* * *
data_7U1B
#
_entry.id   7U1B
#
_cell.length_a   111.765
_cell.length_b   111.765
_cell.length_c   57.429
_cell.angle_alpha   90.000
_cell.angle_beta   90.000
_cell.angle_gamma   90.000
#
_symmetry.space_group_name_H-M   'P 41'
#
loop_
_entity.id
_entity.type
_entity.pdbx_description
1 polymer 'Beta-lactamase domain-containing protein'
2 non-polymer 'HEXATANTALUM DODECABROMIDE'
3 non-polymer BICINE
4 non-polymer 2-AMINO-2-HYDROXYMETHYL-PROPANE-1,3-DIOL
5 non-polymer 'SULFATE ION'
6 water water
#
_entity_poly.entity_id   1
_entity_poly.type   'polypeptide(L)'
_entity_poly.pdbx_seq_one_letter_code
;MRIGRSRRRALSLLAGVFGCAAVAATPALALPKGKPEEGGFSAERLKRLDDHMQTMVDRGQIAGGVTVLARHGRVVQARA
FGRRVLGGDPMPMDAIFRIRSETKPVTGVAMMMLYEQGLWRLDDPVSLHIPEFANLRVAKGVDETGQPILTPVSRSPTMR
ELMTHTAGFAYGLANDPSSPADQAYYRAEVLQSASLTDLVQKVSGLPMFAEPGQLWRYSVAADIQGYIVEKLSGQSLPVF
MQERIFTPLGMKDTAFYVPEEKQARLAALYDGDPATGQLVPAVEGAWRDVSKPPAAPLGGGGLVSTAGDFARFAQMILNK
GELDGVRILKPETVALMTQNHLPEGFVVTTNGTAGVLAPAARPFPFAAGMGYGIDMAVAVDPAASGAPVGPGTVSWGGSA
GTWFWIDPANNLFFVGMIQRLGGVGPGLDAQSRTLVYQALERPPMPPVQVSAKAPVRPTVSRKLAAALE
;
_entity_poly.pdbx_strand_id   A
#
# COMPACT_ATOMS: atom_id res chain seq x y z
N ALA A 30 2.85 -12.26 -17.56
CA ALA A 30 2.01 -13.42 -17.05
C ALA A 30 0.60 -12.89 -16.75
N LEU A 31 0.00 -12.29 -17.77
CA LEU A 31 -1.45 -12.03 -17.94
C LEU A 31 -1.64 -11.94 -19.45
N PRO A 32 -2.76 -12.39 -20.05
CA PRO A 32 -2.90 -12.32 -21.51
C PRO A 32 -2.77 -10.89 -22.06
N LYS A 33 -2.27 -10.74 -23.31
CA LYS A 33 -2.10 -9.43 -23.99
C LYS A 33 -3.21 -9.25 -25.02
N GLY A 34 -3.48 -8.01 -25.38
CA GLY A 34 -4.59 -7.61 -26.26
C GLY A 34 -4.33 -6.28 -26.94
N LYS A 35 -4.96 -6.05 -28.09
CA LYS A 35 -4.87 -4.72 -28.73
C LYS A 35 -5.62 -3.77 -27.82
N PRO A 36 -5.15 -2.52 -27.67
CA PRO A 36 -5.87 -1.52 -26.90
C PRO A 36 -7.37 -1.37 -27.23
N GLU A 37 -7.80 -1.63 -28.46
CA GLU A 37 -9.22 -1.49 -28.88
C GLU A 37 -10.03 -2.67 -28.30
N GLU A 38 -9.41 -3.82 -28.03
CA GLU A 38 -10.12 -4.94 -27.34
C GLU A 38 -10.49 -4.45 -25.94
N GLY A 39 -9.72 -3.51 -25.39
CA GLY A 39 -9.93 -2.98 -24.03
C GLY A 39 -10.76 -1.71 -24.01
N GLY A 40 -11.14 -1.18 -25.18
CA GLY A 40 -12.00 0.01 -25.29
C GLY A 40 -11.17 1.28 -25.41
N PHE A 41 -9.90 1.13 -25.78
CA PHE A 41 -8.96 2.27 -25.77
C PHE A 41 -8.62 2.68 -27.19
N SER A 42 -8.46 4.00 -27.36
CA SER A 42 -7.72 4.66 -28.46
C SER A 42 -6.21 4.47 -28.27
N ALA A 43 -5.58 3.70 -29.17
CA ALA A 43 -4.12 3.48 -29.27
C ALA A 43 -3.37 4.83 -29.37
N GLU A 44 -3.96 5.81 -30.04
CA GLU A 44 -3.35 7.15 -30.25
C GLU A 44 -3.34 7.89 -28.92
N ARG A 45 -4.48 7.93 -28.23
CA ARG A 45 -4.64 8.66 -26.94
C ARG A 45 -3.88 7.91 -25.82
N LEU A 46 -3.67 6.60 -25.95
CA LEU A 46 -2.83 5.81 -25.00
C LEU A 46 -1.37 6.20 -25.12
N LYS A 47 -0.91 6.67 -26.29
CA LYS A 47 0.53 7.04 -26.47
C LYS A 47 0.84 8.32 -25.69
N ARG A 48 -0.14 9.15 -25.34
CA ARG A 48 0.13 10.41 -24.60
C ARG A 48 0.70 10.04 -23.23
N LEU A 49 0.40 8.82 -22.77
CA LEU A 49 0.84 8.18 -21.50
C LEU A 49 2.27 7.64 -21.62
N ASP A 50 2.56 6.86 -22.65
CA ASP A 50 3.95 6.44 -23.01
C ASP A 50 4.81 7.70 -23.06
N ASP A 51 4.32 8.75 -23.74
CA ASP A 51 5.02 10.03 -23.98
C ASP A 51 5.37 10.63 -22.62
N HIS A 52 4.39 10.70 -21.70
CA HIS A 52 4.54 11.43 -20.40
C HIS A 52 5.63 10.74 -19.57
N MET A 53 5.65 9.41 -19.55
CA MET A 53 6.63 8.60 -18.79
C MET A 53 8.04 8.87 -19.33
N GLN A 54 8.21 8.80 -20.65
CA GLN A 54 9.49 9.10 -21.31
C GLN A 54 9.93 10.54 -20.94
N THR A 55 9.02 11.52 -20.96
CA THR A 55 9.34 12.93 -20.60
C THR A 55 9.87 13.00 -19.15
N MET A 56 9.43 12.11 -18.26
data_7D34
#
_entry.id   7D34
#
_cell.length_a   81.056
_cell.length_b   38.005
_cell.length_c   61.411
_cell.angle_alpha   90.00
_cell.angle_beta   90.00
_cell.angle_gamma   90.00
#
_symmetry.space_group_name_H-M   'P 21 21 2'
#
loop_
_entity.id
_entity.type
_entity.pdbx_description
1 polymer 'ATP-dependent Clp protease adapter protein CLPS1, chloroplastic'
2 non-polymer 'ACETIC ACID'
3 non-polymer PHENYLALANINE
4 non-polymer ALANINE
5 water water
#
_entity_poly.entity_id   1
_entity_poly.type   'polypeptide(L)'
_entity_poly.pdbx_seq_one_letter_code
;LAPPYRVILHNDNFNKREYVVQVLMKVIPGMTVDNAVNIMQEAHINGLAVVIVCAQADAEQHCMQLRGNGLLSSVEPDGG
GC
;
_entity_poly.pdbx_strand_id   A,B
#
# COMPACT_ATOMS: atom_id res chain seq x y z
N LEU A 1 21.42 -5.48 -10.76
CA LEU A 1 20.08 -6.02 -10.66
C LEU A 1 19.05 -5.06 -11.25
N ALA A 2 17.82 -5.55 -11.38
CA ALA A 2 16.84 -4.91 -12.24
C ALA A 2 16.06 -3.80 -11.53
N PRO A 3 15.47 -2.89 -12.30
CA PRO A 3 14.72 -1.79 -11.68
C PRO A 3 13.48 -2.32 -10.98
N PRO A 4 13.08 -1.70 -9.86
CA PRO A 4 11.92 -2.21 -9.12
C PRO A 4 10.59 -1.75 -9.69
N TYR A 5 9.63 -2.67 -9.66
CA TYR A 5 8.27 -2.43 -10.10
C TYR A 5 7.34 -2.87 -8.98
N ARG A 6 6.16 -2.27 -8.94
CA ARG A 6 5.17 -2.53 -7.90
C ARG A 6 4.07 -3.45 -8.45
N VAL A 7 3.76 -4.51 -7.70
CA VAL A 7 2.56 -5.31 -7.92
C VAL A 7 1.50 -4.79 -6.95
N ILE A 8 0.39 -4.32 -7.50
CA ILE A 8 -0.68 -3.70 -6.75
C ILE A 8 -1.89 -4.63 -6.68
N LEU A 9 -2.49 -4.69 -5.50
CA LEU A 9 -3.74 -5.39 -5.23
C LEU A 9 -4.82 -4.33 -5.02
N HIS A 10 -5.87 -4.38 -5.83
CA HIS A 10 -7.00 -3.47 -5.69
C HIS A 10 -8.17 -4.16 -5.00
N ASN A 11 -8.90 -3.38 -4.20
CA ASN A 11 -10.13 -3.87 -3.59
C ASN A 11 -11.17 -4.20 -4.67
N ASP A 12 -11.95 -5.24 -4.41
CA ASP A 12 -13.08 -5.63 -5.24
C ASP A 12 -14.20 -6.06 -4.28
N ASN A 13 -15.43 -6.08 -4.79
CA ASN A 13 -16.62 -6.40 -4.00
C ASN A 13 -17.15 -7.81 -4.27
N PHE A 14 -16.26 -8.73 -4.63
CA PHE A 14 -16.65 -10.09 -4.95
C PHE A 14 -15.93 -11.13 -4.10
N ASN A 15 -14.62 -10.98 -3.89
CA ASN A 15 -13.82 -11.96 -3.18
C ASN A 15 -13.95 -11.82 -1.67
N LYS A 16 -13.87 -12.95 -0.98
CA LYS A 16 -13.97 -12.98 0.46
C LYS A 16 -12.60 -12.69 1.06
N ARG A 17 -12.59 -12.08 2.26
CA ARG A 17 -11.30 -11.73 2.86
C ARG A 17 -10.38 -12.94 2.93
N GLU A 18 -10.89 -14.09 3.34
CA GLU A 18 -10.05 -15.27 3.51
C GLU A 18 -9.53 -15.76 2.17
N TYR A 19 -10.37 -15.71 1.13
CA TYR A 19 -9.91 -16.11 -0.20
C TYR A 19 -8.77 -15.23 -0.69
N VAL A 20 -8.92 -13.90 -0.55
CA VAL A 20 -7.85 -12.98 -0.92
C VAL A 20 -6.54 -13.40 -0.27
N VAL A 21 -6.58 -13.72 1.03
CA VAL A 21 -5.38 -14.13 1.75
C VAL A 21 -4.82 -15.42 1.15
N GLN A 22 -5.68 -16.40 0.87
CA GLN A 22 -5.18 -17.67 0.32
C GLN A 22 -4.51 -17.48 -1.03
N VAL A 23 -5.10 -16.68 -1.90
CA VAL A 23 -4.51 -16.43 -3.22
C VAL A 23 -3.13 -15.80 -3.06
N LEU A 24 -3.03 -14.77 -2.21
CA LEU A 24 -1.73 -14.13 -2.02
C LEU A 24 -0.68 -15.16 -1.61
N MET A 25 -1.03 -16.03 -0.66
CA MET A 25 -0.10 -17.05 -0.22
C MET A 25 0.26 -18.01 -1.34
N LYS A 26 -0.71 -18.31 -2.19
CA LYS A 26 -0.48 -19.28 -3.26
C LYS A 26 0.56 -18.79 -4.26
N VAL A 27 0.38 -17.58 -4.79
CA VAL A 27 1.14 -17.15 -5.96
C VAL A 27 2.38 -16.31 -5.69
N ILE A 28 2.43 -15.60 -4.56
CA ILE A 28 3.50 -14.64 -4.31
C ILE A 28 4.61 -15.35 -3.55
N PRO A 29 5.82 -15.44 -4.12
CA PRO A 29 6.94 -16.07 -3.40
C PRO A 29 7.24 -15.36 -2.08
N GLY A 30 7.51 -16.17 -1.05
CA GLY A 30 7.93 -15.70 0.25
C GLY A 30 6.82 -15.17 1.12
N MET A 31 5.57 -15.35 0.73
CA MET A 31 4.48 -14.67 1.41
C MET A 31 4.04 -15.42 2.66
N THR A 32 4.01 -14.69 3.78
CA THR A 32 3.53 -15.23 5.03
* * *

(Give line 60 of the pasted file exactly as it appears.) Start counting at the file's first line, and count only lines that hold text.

CA GLU A 37 -9.22 -1.49 -28.88